The relationship between the narrator and Divney did not last for long since it broke after only three years. The misunderstanding between the two former friends led Divney to disclose where he had hidden the cash box. Therefore, Divney instructed the narrator to search for the cash box under the floorboards of Mather’s old house. The narrator’s determination to get funds to publish his work continued by the way he followed Divney’s instructions to fetch for the catch box in a place that was not fully specified. Unfortunately, just before he was in a position to get the box something that looked tricky happened. O’Brien (24) describes what happened to the narrator as “it was as if the daylight had changed with unnatural suddenness, as if the temperature of the evening had altered greatly in an instant or as if the air had become twice as rare or twice as dense as it had been in the winking of an eye; perhaps all of these and other things happened together for all my senses were bewildered all at once and could give me no explanation”.
The incident that confronted the narrator seemed to be a dream because he did not believe what he had seen and he, therefore, continued to search for the cash box. The narrator learns that the box was missing and Mathers himself was in the same room. During a conversion with the ‘deceased’ Mathers’ the narrator discovered another voice that was speaking to him which he discovered was his soul, he called this speaker Joe. The narrator’s determination to get the money did not end even after realizing that the box had disappeared and therefore he bent down and continued his search. It was after Mathers realized the struggle that the narrator was undergoing that he informed him of a nearby police barracks where he could go and seek assistance. The narrator did not have another option other than to seek assistance from the police who seemed potential to resolve his problems. On his way to the barracks, O’Brien (49) observes that “I met a one-legged bandit named Martin Finnucane, who threatens to kill me but who becomes my friend upon finding out that his potential victim is also one-legged”.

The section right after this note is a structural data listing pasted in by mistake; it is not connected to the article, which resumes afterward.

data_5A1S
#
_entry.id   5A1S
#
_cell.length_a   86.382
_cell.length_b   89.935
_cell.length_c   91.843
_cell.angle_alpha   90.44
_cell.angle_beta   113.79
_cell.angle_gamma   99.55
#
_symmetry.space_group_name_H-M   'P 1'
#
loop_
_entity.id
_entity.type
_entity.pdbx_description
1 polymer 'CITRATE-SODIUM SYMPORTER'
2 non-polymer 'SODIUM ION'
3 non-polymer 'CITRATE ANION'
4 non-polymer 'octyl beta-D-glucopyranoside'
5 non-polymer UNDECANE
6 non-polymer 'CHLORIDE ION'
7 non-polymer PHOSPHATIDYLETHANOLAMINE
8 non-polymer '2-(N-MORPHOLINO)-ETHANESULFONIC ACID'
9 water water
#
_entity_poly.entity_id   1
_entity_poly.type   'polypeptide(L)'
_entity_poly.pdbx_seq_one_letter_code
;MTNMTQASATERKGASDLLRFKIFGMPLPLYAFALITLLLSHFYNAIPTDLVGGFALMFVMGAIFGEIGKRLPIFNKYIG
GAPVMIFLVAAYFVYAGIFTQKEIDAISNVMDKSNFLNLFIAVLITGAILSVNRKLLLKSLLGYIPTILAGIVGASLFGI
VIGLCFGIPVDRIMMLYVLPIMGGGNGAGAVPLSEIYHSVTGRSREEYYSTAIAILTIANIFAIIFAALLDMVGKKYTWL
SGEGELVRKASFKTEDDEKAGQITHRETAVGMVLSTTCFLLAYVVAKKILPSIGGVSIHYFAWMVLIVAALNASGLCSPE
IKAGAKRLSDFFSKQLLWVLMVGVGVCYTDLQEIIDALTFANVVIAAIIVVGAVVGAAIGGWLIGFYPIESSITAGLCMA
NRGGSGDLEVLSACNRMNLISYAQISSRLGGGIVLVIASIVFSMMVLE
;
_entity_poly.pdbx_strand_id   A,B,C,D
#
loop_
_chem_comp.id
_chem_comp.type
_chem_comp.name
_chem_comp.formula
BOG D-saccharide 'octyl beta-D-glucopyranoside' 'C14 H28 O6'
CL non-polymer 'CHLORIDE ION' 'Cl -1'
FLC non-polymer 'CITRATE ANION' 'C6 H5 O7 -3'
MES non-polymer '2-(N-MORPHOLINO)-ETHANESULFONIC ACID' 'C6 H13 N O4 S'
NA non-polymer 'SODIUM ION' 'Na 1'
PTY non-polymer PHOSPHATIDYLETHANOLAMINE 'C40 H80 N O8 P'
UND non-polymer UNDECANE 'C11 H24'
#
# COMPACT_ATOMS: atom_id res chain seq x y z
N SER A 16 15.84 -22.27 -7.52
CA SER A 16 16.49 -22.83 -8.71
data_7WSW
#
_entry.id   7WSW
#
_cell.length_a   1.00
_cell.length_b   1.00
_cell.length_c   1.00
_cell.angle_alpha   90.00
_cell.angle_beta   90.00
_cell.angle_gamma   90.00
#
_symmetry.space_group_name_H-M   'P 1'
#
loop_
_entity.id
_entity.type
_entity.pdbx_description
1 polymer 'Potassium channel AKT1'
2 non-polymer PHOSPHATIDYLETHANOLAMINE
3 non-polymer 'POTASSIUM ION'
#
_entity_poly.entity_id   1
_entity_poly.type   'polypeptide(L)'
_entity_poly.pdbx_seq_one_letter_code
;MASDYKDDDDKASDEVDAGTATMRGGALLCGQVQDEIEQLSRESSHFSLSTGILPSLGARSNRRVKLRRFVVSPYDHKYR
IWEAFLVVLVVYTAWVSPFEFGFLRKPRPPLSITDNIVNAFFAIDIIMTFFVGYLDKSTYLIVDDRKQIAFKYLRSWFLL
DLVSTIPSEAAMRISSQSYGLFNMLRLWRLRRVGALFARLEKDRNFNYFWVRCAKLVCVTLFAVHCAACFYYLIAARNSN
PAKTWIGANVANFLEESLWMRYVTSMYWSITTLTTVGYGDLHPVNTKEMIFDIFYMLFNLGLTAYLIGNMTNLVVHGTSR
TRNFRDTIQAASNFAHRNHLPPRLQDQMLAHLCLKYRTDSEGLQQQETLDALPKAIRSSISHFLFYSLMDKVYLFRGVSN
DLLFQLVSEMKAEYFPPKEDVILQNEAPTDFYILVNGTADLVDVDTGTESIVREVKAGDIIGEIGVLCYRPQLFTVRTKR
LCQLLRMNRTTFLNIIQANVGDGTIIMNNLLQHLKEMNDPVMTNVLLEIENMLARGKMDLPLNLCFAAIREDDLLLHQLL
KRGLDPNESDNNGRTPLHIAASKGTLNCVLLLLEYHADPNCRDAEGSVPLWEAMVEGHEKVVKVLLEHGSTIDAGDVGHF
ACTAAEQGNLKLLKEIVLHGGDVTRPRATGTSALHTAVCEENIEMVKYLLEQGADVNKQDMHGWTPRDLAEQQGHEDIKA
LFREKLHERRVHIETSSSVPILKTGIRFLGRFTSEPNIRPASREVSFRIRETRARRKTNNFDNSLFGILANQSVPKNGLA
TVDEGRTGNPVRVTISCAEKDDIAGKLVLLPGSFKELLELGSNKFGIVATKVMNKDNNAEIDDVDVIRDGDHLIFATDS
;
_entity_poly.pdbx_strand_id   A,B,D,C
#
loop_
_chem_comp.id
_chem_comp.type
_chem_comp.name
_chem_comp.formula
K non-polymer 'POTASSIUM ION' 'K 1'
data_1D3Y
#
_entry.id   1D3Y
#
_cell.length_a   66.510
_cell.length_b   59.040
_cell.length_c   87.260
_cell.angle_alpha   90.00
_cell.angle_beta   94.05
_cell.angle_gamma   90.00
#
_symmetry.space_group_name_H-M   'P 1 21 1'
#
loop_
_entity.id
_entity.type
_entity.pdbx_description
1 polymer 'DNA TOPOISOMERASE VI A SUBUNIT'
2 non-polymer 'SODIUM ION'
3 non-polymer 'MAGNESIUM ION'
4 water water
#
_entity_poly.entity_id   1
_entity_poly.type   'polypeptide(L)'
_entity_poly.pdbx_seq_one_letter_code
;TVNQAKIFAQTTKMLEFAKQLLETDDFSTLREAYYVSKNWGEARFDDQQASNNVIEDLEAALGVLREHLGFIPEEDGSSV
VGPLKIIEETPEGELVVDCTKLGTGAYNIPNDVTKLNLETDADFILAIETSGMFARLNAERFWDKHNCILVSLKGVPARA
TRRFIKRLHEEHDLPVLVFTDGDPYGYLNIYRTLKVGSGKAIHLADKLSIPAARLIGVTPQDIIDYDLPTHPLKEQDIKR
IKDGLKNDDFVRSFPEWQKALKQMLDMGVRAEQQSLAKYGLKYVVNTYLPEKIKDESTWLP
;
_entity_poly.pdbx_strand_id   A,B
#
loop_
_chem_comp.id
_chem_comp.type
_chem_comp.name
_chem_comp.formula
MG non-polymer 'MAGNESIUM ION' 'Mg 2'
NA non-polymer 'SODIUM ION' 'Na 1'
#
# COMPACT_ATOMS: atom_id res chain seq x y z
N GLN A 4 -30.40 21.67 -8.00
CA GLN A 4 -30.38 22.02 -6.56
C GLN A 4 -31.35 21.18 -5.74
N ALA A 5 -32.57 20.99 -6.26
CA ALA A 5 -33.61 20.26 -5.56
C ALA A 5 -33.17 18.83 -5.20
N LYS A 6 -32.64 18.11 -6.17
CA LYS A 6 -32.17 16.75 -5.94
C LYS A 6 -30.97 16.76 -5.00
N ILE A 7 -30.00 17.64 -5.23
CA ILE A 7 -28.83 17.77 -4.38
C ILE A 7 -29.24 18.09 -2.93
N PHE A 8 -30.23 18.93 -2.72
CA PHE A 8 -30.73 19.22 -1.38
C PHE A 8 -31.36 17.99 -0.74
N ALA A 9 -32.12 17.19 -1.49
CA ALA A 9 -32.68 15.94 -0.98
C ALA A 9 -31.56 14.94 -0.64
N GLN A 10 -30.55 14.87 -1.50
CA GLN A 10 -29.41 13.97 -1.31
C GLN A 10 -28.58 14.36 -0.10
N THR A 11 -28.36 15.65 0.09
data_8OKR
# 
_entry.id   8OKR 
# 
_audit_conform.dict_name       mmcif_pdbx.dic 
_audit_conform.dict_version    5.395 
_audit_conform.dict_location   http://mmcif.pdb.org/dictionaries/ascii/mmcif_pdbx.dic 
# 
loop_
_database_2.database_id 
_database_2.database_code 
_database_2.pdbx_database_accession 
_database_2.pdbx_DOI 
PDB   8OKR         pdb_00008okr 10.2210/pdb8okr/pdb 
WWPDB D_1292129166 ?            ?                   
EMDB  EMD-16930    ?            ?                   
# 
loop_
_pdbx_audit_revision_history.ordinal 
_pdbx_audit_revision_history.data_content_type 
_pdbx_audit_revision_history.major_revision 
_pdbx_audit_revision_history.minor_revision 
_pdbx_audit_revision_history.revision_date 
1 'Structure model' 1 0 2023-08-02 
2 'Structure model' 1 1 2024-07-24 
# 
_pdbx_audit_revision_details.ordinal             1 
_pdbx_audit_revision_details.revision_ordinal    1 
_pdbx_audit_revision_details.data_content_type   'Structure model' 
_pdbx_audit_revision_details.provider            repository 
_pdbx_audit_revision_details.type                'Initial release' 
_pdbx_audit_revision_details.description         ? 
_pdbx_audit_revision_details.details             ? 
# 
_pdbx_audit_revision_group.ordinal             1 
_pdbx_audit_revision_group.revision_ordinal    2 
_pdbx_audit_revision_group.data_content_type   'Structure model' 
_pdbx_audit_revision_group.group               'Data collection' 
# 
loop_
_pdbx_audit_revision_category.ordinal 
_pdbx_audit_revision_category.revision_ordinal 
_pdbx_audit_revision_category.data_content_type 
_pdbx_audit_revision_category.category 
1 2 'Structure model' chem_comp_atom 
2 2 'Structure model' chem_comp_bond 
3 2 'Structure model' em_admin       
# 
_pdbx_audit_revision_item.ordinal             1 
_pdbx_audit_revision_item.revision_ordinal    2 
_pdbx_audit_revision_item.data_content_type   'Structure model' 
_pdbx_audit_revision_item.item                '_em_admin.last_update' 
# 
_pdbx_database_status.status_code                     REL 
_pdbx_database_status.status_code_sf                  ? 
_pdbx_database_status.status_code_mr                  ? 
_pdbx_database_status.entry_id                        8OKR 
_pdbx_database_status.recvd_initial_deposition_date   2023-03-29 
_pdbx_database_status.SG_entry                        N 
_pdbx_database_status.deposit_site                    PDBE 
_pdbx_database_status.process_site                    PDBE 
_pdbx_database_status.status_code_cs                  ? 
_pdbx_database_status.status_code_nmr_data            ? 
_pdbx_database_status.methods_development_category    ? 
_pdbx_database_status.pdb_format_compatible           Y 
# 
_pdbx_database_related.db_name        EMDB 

The author continues to explain how the narrator’s quest for success went on with much more determination. According to O’Brien (54) “it is just not normal for a murder to take himself to the police to request the police to help him search something that he had stolen from his victim”. This is because murder is a crime that is associated with stiff punishment. Additionally, after the murder, the narrator escaped with Mather’s cash which is also another serious crime. The narrator did not care what consequences he would face by reporting to the police and therefore he continued his journey to the police barracks to seek assistance. Lastly, he arrived where the barracks was situated but its appearance disturbed him, according to O’Brien (55) “It looked as if it were painted like an advertisement on a board on the roadside and indeed very poorly painted. It looked completely false and unconvincing”.
The appearance of the police barracks did not scare the narrator and therefore he entered. It was in the barracks that he came across two of the three policemen who were based in that barracks and whose names were Policeman MacCruiskeen and Sergeant Pluck. His close interaction with the two officers helped him learn that they spoke in non sequitur and they had a big obsession for bicycles. The two policemen were social to the narrator and they introduced many concepts of life, O’Brien (65) notes that “they introduced me to various peculiar or irrational concepts, artifacts, and locations, including a contraption that collects sound and converts it to light based on a theory regarding omnium, the fundamental energy of the universe”. Additionally, the narrator was introduced to another underground chamber of life that contained a box that would produce anything that someone required. All these concepts of life confuse and disturb the narrator both mentally and spiritually.